Bearing the scars of 1976 to free today’s youth

Students gather on the fateful day of June 16 1976.

June 16 1976 proved to be a watershed moment in South Africa’s history.

Today, 40 years on, some still bear physical and emotional scars as they think of a time when all that mattered was the country’s liberation.

One such person is former Woodstock resident Shaamiel Abbass.

“I had such a horrible experience where I was shot at by the riot police. I still carry the bullet wound in my right leg.”

Mr Abbass was in Standard 7 at Harold Cressy High School at the time of the uprising.

Harold Cressy was one of the schools where pupils were active in the marches to Trafalgar High School, and then to Parliament in 1976, standing up against Bantu Education.

“We were active during the 1976 youth uprising. It was a national movement.

“We stood up in the Cape Town area, and we decided to march to town. We were joined by Belgravia, Vista, Sinton and Trafalgar high schools.

“When we got to Trafalgar, we were met by the riot police.”

Mr Abbass recalls the clash that ensued with the riot police, during which a school friend of his got shot in the head. The pupils were shot at, teargassed and batoned by the police.

“We burnt tyres, we barricaded roads, but we never burnt down our schools.

“We were so young, yet we had to use guerrilla warfare against the riot police and the apartheid government.”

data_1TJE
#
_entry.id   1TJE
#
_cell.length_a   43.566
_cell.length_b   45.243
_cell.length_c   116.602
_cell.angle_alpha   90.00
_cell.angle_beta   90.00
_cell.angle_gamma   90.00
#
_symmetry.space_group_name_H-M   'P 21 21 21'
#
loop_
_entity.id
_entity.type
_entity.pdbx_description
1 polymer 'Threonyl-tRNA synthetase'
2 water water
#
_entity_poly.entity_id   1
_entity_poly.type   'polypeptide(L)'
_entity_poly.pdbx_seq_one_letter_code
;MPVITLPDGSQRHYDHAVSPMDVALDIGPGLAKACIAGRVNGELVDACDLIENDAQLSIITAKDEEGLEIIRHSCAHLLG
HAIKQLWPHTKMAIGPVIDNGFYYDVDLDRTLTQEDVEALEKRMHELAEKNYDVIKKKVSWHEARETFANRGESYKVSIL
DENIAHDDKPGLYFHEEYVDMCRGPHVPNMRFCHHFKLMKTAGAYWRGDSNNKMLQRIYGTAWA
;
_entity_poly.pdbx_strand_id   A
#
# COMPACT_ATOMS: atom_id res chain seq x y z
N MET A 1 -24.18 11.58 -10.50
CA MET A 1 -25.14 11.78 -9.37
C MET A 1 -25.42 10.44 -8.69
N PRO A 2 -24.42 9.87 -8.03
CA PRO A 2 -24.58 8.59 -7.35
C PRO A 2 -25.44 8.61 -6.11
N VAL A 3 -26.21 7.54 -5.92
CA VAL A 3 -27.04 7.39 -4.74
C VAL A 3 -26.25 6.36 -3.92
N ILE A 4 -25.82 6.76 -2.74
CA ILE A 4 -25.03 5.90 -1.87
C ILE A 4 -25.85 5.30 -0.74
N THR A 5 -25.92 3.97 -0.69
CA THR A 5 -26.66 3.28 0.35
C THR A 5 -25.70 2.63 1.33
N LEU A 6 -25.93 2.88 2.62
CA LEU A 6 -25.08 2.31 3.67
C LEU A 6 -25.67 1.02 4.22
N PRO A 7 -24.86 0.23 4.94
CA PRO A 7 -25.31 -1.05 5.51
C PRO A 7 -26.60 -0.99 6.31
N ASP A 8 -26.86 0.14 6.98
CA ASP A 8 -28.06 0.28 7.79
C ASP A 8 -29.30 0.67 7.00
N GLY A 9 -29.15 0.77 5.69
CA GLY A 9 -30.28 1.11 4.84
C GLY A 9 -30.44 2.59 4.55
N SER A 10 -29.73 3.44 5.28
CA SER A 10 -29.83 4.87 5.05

He said his peers were a lot wiser than the youth today.

They took on household responsibilities, as both parents often worked, and older siblings had to look after the younger ones.

“We fought for what the youth have today. Now that they are free, they are nonchalant.”

Riaan Frazenberg, 14, a pupil at Queens Park High School, agrees that the youth today have far less responsibilities.

“We don’t really have any responsibilities, except to clean up after ourselves. Our parents do the rest.”

He said the youth of today’s interests focus on matters such as “cellphones, soccer and girls.”

Asked what he thinks the struggles are that the youth face today, he said: We don’t really have any. Except for the school curriculum. It is a bit hard. Back in the day, they didn’t have this curriculum.”

However, Mr Abbass said children should be proud of the curriculum, which is a far cry from the propaganda they were fed.

“We were taught our place in (the) apartheid (system). We learnt about the generals – all architects of apartheid.”

One of the concerns Riaan had, however, was around employment opportunities for the youth today.

He said that, once children matriculate, they have to study to find a job which is sustainable.

Mr Abbass agreed, saying that in their day, Standard 8 (Grade 10) was the schooling level that youth more or less needed.

“Parents took kids out of school at Standard 8 to provide for the household but mainly, the reason we could not finish school was because of the struggle. Few of us matriculated.”

He said that, with abolishing apartheid being the main objective, many sacrificed their education to achieve that goal.

While Riaan was sceptical about just how free the youth of today are in view of the current political climate, he said his generation was grateful to their parents and grandparents for the struggles they endured.

“We have freedom because of them. If it was still that time (apartheid), then I probably couldn’t go to school at Queens Park.”